Tracking Cuckoos to Africa... and back again

We’ve lost over half the number of Cuckoos in the UK over the last 20 years.

Since 2011 we’ve been satellite-tracking Cuckoos to find out why. We’ve learned lots of vital information which could help us to understand our Cuckoos -  such as how the different routes taken are linked to declines, and some of the pressures they face whilst on migration. 

But there is still more to discover. We now need to look more closely at how dependent they are on, and how much their migration is linked, to the drought-busting rains of the weather frontal system known as the Inter Tropical Convergence Zone (ITCZ) as they move out of the Congo rainforest and begin to head back to the UK via West Africa.

This project wouldn't have been possible without the amazing support from funders and sponsors. Read more about the project and find out how you can get involved.

We have been able to share our expertise around tracking Cuckoos with other international studies, such as the Beijing Cuckoo Project.

Follow our Cuckoos as they move to and from Africa.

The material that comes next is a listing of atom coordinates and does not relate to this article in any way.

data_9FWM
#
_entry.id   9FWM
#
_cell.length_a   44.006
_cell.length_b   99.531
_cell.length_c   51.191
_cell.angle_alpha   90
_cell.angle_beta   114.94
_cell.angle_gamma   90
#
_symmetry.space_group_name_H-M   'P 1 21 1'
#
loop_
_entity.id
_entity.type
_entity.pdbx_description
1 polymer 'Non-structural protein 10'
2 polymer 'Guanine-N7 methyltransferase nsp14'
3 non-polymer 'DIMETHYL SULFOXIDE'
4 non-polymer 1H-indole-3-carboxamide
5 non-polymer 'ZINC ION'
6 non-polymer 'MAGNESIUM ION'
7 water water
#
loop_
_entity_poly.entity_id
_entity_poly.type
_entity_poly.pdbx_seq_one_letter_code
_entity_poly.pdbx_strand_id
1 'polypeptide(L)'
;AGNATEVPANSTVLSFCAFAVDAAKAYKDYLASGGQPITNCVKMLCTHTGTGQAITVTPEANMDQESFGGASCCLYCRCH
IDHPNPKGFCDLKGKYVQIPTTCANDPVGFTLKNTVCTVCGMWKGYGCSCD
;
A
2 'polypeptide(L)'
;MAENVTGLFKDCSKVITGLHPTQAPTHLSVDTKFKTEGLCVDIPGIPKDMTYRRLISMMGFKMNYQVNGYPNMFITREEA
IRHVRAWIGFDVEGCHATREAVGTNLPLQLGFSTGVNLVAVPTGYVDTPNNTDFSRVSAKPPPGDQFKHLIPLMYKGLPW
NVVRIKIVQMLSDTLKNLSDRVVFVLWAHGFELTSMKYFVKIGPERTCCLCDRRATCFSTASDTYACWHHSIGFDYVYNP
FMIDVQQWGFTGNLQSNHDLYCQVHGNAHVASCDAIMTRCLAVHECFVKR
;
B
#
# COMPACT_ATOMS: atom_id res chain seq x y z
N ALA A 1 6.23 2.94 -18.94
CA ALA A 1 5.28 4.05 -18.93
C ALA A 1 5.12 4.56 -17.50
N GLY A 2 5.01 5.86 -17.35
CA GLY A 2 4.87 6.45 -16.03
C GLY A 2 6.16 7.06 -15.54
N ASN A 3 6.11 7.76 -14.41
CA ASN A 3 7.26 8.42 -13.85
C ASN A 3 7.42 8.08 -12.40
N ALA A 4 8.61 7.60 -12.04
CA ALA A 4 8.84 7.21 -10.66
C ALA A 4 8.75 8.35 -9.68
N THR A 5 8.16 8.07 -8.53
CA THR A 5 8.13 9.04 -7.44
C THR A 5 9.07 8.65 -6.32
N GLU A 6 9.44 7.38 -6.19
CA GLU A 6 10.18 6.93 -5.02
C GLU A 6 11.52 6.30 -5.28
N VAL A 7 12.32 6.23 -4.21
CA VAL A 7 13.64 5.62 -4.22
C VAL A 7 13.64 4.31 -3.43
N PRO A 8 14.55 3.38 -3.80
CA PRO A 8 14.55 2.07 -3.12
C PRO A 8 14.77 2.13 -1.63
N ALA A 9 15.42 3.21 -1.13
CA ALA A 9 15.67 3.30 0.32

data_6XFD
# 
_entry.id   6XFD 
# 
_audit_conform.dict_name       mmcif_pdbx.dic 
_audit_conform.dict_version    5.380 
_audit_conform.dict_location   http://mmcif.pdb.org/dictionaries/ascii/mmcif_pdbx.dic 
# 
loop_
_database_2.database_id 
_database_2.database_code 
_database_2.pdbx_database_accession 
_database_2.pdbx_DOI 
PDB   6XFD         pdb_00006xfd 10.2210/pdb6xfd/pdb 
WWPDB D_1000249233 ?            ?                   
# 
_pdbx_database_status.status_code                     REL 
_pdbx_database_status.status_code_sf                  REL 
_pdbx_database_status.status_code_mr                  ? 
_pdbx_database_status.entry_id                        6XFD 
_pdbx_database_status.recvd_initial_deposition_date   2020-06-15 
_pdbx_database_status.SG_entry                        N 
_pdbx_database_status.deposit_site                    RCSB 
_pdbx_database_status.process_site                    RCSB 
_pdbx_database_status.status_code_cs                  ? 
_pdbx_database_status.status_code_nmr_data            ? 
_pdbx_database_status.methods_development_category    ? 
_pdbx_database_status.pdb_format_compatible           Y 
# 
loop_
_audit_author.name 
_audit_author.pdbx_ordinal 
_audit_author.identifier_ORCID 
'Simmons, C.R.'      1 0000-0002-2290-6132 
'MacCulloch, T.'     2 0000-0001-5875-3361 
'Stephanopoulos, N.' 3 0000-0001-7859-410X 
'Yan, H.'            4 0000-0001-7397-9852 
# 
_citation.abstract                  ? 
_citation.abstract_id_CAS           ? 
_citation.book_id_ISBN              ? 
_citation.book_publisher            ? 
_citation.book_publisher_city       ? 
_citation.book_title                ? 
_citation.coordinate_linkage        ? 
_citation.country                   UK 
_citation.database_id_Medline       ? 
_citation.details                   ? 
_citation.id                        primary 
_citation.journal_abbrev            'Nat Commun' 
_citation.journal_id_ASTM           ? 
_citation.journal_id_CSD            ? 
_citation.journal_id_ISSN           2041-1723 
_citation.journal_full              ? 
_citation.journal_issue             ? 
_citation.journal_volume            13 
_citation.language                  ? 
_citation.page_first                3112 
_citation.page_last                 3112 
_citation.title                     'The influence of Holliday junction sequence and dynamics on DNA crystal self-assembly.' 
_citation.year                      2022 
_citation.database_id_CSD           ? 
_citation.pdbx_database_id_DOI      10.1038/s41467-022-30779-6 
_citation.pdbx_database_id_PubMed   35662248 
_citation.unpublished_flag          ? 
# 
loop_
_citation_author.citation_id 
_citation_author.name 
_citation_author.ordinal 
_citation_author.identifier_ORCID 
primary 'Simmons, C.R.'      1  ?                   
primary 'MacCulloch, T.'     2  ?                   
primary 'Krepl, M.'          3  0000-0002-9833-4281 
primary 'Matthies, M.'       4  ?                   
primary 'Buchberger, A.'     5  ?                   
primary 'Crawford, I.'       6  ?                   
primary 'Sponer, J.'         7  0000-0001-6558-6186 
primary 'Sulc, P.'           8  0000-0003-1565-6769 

Cuckoo movements from 10 May 2018 to 17 August 2018

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Cuckoo positions on
 
 

Latest News

Raymond had made it! - 08 Aug 2018
At 04:05am on 8 August we received a series of good quality locations from Raymond's tag that showed he had successfully completed his desert crossing and was on the eastern edge of the Reserve de Faune du Ferlo Nord. He is the last of our Cuckoos to cross the desert this year.
Carlton II is in Senegal - 08 Aug 2018
We hadn't heard from Carlton II's tag for over a week and wondered what he might be doing. We now know that he was crossing the Sahara. Recent locations show that he completed his desert crossing around the 6 August; on this date he was in western Senegal. We know that in the days running up to 6 August, fairly strong easterly winds were blowing in the desert and it seems that Carlton II got caught up in these and was drifted west. He has already begun heading east and is now in eastern Senegal, in the Foret de Diambour.
Sherwood is crossing the desert - 06 Aug 2018
During the evening of 5 August Sherwood was crossing the Sahara and was in the Akchar Desert, to the west of the Richat Structure, also known as the eye of the Sahara. The terrain here is barren and the daytime temperature is currently around 40 degrees. The winds are fairly strong in this part of the desert right now and are coming from the east. This will cause Sherwood to drift to the west. If successful in his crossing, he may well join Thomas and Lambert in Senegal. 

Get involved

Find out how you can support the project, or contact us directly for further details - cuckoos [at] bto.org

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